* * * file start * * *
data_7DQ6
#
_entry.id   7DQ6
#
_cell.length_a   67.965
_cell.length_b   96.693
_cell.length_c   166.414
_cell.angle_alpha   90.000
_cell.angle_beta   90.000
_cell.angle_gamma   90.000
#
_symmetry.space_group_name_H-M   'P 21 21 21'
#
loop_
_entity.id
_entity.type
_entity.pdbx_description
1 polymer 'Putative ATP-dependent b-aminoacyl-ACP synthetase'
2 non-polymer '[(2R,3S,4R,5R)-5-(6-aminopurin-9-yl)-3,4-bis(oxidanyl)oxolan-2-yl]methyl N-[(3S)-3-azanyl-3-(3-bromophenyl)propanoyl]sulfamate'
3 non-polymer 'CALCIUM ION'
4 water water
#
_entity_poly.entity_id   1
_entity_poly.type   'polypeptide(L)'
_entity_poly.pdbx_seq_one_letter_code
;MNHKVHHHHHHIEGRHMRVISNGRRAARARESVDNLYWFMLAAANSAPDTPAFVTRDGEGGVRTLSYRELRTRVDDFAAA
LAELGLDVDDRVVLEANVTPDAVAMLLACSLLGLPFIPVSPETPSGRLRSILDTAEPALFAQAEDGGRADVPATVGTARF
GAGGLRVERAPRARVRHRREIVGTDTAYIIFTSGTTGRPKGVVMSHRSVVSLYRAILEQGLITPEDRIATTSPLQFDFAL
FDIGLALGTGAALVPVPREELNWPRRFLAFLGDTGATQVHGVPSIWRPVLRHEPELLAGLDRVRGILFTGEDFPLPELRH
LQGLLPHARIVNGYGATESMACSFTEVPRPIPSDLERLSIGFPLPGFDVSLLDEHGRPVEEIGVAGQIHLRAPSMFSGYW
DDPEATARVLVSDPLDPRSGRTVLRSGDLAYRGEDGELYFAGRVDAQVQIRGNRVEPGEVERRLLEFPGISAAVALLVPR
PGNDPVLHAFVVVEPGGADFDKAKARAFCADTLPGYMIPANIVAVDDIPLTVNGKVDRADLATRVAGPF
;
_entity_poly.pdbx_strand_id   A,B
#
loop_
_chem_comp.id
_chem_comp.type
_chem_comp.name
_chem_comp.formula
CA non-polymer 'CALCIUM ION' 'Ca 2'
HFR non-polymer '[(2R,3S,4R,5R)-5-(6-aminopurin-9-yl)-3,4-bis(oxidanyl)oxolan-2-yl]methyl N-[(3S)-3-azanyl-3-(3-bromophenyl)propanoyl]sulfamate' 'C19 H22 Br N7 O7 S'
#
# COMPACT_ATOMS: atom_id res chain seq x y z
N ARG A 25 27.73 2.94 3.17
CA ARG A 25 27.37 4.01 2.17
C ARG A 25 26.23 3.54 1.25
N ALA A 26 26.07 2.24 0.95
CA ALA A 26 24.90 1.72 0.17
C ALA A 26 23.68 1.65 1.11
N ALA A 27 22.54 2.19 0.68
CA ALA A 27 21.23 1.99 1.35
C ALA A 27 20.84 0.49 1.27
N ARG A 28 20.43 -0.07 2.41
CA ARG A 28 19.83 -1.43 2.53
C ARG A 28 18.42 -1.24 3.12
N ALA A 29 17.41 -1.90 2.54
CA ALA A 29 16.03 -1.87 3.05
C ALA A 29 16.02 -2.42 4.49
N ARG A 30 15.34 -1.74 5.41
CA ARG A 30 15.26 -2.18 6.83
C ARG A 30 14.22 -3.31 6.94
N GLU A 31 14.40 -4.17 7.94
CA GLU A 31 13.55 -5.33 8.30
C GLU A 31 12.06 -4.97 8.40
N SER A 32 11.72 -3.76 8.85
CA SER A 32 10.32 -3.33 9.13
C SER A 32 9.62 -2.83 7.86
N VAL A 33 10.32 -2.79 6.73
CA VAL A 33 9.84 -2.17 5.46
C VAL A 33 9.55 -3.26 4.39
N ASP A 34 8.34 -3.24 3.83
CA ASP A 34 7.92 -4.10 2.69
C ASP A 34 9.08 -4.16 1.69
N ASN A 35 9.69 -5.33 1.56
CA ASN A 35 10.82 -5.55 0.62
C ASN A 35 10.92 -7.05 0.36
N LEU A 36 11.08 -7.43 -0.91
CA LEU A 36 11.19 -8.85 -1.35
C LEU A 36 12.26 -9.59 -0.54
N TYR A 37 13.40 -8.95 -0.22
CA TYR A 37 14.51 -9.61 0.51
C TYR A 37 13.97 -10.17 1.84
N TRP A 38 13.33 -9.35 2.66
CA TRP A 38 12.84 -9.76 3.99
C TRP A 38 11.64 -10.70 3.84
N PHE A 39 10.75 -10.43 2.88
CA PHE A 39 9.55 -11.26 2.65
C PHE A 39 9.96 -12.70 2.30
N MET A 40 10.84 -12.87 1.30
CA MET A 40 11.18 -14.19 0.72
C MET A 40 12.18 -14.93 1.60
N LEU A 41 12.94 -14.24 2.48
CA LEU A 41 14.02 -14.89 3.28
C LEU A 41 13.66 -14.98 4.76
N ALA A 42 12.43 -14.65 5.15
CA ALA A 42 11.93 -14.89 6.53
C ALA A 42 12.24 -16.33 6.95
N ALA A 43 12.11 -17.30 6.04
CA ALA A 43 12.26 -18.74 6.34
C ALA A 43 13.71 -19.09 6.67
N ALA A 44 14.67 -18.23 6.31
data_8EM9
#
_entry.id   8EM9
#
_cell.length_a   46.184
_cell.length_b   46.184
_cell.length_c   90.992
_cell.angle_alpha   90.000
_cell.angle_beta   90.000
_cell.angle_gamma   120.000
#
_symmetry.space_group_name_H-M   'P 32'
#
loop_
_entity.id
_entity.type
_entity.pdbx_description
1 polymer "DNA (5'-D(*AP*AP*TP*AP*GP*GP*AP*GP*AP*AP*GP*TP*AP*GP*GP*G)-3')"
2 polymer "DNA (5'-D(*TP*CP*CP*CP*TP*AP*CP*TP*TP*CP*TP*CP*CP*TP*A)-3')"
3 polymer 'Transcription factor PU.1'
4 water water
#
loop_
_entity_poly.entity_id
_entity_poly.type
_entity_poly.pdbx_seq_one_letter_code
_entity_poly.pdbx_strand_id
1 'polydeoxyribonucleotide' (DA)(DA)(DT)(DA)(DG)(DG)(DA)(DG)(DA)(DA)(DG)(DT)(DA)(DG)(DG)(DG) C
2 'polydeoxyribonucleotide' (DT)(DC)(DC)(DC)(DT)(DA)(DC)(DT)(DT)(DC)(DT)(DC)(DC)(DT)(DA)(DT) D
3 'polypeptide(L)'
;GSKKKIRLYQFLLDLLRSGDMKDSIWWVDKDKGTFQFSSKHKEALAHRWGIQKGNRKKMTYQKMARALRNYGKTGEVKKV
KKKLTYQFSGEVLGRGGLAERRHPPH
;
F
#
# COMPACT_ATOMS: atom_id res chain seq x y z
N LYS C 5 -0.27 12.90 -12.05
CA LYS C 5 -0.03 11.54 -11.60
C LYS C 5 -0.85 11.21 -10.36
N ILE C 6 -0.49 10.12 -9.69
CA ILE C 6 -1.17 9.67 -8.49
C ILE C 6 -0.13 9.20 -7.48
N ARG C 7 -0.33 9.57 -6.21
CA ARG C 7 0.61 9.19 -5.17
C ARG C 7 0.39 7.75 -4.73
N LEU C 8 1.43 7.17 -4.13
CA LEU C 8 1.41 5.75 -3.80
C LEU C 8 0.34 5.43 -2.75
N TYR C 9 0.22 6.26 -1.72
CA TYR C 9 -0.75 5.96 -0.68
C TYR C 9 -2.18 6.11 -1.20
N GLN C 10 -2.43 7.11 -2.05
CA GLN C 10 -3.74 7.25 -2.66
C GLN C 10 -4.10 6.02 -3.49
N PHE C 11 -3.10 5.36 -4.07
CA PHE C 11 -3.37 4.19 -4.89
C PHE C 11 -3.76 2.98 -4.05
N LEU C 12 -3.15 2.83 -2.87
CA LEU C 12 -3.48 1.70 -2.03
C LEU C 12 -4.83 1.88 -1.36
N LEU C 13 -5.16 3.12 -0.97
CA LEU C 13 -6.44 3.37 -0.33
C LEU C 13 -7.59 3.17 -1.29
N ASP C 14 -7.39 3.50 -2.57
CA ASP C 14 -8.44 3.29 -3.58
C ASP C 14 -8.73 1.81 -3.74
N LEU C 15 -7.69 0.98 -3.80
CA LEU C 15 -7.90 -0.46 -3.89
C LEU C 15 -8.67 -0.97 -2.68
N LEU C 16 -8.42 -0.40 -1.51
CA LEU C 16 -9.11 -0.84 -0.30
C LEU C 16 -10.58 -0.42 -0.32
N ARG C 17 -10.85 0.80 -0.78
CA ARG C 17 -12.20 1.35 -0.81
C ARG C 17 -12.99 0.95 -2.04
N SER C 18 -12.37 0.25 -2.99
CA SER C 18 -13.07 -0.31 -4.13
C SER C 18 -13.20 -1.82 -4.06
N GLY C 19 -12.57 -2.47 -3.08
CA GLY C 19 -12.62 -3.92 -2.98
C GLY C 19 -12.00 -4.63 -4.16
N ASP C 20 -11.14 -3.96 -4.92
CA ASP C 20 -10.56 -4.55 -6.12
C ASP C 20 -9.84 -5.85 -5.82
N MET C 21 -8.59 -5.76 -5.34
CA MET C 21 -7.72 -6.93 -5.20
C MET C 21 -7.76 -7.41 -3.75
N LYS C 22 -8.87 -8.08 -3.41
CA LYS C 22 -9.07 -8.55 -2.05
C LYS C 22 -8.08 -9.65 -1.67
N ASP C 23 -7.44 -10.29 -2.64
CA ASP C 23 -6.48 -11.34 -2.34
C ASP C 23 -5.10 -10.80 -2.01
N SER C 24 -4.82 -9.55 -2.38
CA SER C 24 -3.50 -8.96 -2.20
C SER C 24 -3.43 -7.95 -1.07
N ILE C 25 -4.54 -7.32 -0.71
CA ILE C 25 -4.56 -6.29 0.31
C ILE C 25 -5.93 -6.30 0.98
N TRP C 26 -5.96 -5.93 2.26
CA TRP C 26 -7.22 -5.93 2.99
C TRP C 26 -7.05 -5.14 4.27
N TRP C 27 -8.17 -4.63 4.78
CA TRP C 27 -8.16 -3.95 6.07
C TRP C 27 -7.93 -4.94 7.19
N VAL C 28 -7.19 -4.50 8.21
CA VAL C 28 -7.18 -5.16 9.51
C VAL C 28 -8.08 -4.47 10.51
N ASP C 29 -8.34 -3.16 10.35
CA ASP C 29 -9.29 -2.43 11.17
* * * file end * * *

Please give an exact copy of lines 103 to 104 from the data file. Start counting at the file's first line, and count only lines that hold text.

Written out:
data_8EM9
#